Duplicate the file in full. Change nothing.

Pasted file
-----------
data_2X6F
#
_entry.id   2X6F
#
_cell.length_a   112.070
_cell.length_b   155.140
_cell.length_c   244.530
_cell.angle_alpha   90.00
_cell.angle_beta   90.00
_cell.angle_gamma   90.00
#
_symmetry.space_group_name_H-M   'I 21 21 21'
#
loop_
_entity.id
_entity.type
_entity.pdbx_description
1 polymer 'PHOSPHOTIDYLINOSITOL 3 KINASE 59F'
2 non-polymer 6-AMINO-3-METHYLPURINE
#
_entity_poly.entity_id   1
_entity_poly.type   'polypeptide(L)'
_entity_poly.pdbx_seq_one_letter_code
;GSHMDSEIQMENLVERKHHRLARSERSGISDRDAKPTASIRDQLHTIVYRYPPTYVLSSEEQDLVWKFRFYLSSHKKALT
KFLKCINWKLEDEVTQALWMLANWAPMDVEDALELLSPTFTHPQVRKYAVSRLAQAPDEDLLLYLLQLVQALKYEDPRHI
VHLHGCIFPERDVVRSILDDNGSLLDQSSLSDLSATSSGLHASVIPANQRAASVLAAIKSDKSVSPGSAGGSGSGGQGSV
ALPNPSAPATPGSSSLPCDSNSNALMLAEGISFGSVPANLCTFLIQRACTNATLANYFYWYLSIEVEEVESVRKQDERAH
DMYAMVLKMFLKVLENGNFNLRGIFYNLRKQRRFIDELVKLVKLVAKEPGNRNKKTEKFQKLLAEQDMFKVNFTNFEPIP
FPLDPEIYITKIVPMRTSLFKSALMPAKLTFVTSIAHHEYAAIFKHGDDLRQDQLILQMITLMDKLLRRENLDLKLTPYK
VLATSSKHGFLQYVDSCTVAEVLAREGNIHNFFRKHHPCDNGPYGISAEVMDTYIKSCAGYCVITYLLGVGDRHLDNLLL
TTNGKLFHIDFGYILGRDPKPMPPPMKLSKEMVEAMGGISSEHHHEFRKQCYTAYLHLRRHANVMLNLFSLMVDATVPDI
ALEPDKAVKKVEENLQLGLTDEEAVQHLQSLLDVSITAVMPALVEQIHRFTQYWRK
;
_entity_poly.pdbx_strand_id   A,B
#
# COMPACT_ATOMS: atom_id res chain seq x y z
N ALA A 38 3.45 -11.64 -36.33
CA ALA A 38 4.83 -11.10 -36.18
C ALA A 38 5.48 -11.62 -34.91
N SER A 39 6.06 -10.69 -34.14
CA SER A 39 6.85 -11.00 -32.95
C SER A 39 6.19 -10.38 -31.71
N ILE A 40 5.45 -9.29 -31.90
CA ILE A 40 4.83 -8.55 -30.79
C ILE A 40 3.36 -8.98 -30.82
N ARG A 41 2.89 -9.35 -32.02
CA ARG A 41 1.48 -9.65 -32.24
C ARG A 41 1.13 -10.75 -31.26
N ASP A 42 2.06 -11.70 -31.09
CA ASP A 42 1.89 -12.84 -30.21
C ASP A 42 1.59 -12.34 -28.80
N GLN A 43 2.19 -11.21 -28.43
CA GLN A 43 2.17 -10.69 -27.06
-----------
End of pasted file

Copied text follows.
data_2X6F
#
_entry.id   2X6F
#
_cell.length_a   112.070
_cell.length_b   155.140
_cell.length_c   244.530
_cell.angle_alpha   90.00
_cell.angle_beta   90.00
_cell.angle_gamma   90.00
#
_symmetry.space_group_name_H-M   'I 21 21 21'
#
loop_
_entity.id
_entity.type
_entity.pdbx_description
1 polymer 'PHOSPHOTIDYLINOSITOL 3 KINASE 59F'
2 non-polymer 6-AMINO-3-METHYLPURINE
#
_entity_poly.entity_id   1
_entity_poly.type   'polypeptide(L)'
_entity_poly.pdbx_seq_one_letter_code
;GSHMDSEIQMENLVERKHHRLARSERSGISDRDAKPTASIRDQLHTIVYRYPPTYVLSSEEQDLVWKFRFYLSSHKKALT
KFLKCINWKLEDEVTQALWMLANWAPMDVEDALELLSPTFTHPQVRKYAVSRLAQAPDEDLLLYLLQLVQALKYEDPRHI
VHLHGCIFPERDVVRSILDDNGSLLDQSSLSDLSATSSGLHASVIPANQRAASVLAAIKSDKSVSPGSAGGSGSGGQGSV
ALPNPSAPATPGSSSLPCDSNSNALMLAEGISFGSVPANLCTFLIQRACTNATLANYFYWYLSIEVEEVESVRKQDERAH
DMYAMVLKMFLKVLENGNFNLRGIFYNLRKQRRFIDELVKLVKLVAKEPGNRNKKTEKFQKLLAEQDMFKVNFTNFEPIP
FPLDPEIYITKIVPMRTSLFKSALMPAKLTFVTSIAHHEYAAIFKHGDDLRQDQLILQMITLMDKLLRRENLDLKLTPYK
VLATSSKHGFLQYVDSCTVAEVLAREGNIHNFFRKHHPCDNGPYGISAEVMDTYIKSCAGYCVITYLLGVGDRHLDNLLL
TTNGKLFHIDFGYILGRDPKPMPPPMKLSKEMVEAMGGISSEHHHEFRKQCYTAYLHLRRHANVMLNLFSLMVDATVPDI
ALEPDKAVKKVEENLQLGLTDEEAVQHLQSLLDVSITAVMPALVEQIHRFTQYWRK
;
_entity_poly.pdbx_strand_id   A,B
#
# COMPACT_ATOMS: atom_id res chain seq x y z
N ALA A 38 3.45 -11.64 -36.33
CA ALA A 38 4.83 -11.10 -36.18
C ALA A 38 5.48 -11.62 -34.91
N SER A 39 6.06 -10.69 -34.14
CA SER A 39 6.85 -11.00 -32.95
C SER A 39 6.19 -10.38 -31.71
N ILE A 40 5.45 -9.29 -31.90
CA ILE A 40 4.83 -8.55 -30.79
C ILE A 40 3.36 -8.98 -30.82
N ARG A 41 2.89 -9.35 -32.02
CA ARG A 41 1.48 -9.65 -32.24
C ARG A 41 1.13 -10.75 -31.26
N ASP A 42 2.06 -11.70 -31.09
CA ASP A 42 1.89 -12.84 -30.21
C ASP A 42 1.59 -12.34 -28.80
N GLN A 43 2.19 -11.21 -28.43
CA GLN A 43 2.17 -10.69 -27.06